XII. The appellants requested as sole request that the decision under appeal be set aside and that the patent be maintained on the basis of: Claims 1 to 27 submitted on 12 October 2000 as second auxiliary request; pages 3, 4 and 5 of the description as submitted at the oral proceedings on 17 October 2000; pages 6 to 23 of the description as granted; the figures as granted.

The respondents requested that the appeal be dismissed.

Reasons for the Decision

Late-filed documents

1. Documents (77) to (81), which include three expert declarations, were filed by the appellants three working days before the oral proceedings as a reply to the respondents' submissions of 15 September 2000. In the appellants' view, these documents, although late-filed, should be admitted into the proceedings as they do not change the framework of the case, they constitute a supplement to earlier submissions, and were filed in reply to the respondents' criticism of previous submissions.

2. The board decides to disregard under Article 114(2) EPC the documents in question for the reasons that they were filed at a very late stage and, admittedly, they are not of any particular relevance. They were merely meant as counter-comments to comments which had been submitted by the respondents within the time limit (one month before oral proceedings) fixed by the board in its communication dated 20 December 1999. In the board's judgment, it is not appropriate to allow the continuous filing of supplemental documents of marginal relevance in reply to comments made by the other party as this would render obsolete the setting of a final date for making submissions.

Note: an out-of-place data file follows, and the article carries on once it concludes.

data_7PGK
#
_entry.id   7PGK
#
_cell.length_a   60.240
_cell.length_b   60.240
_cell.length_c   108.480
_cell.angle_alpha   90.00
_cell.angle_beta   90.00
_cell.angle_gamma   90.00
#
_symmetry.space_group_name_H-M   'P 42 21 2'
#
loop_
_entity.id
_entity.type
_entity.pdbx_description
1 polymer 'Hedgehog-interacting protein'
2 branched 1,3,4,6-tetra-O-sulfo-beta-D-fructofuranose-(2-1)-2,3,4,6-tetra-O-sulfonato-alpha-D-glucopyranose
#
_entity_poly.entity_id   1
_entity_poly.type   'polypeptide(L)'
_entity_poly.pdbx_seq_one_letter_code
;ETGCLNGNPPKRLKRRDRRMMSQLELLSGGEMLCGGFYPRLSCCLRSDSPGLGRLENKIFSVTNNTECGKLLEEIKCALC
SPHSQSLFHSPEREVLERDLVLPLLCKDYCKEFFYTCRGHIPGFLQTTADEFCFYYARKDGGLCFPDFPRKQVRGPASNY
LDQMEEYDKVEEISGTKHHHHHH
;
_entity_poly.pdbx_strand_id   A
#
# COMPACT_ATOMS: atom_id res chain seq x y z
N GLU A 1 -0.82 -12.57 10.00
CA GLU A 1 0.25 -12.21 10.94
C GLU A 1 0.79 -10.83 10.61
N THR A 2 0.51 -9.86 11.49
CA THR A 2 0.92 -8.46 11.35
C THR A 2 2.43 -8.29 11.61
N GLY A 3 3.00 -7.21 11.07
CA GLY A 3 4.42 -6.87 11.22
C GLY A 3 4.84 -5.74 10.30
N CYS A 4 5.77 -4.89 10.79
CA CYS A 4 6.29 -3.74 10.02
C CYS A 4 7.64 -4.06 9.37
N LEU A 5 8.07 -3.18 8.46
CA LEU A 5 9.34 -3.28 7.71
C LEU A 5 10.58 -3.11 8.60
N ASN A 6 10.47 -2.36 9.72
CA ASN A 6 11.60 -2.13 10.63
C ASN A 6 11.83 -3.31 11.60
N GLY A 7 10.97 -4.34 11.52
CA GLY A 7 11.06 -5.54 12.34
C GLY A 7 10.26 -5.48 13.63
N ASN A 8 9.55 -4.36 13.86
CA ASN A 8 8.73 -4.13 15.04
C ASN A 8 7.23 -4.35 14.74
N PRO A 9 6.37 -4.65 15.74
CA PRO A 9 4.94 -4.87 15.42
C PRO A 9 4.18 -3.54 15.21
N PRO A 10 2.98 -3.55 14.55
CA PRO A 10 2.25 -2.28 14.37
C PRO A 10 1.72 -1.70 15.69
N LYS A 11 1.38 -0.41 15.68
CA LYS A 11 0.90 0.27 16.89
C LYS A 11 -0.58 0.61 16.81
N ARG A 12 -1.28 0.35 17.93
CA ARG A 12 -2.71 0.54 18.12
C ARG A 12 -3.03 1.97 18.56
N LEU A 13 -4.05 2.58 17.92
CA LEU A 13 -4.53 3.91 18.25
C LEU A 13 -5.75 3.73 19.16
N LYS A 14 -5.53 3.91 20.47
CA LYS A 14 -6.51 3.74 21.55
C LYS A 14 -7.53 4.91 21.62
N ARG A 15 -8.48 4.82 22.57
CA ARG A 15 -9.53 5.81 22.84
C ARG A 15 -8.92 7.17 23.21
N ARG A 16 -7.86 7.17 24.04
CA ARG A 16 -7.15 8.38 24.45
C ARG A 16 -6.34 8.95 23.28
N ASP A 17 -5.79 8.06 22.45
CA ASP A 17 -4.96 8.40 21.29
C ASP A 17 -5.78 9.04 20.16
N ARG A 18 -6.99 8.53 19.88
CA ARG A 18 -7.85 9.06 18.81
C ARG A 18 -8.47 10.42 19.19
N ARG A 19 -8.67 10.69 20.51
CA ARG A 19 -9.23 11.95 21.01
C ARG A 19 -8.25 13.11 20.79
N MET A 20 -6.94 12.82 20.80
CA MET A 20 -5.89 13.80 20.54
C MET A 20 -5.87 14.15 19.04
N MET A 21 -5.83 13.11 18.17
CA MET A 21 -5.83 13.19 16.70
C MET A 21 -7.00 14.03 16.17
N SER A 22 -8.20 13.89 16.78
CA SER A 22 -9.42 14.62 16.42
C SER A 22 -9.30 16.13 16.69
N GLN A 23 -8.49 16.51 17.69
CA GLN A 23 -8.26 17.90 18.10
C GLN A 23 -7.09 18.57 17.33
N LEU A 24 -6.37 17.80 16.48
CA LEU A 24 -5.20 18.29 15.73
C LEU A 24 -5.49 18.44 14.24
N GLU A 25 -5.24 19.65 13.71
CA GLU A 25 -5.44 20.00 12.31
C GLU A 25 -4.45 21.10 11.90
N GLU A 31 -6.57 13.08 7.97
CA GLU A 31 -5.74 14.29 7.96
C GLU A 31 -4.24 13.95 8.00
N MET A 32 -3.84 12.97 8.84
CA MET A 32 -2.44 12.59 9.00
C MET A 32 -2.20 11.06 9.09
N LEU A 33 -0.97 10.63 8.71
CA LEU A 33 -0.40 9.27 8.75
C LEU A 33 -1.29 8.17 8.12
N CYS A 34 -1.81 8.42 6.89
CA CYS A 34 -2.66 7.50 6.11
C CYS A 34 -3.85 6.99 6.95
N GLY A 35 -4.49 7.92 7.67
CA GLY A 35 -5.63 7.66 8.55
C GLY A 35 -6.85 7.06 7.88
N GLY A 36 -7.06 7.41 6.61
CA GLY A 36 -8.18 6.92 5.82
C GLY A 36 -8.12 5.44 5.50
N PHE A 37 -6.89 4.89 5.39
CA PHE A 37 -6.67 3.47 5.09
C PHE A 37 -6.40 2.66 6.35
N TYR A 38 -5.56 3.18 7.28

Inventive step

3. The most appropriate starting point for the evaluation of inventive step is represented by the knowledge about human IGF-binding protein BP53 such as that represented by documents (1) and (2). These can be read in combination as the latter makes reference to the first and both are concerned with the structural and functional characterisation of the protein. What was known about the protein can be summarised essentially as follows: a single protein peak with a molecular weight of 45-50 kD had been isolated by high performance reverse-phase and gel permeation chromatography; however, this single peak had been resolved on SDS-PAGE electrophoresis, both reduced and unreduced, into a major (43 kD and 53 kD, reduced and unreduced, respectively) and minor band (40 kD and 47. kD, reduced and unreduced, respectively), both of which stained for protein and carbohydrate. For the presence of the minor band the following possibilities requiring further exploration were put forward: either a difference in glycosylation, or contamination, or a possible association of two components into a complex (cf discussion in document (1)). For the two protein components an identical amino-terminal region was suggested, a sequence of 15 amino acids being reported in Figure 4 of document (2).

4. Having regard to the said knowledge about human IGF-binding protein BP53, the underlying technical problem can be defined as the provision of means for producing this protein in pure form.

5. The solution proposed by the claims at issue is the specific DNA sequence set forth in Figure 3 and DNA sequences which hybridise thereto under stringent conditions as well as vectors and host cells containing said sequences and the corresponding methods for expressing the protein.

6. The relevant question is whether the skilled person faced with the stated technical problem, in consideration of other relevant prior art findings and/or common general knowledge, would arrive at a DNA sequence falling under the terms of claim 1.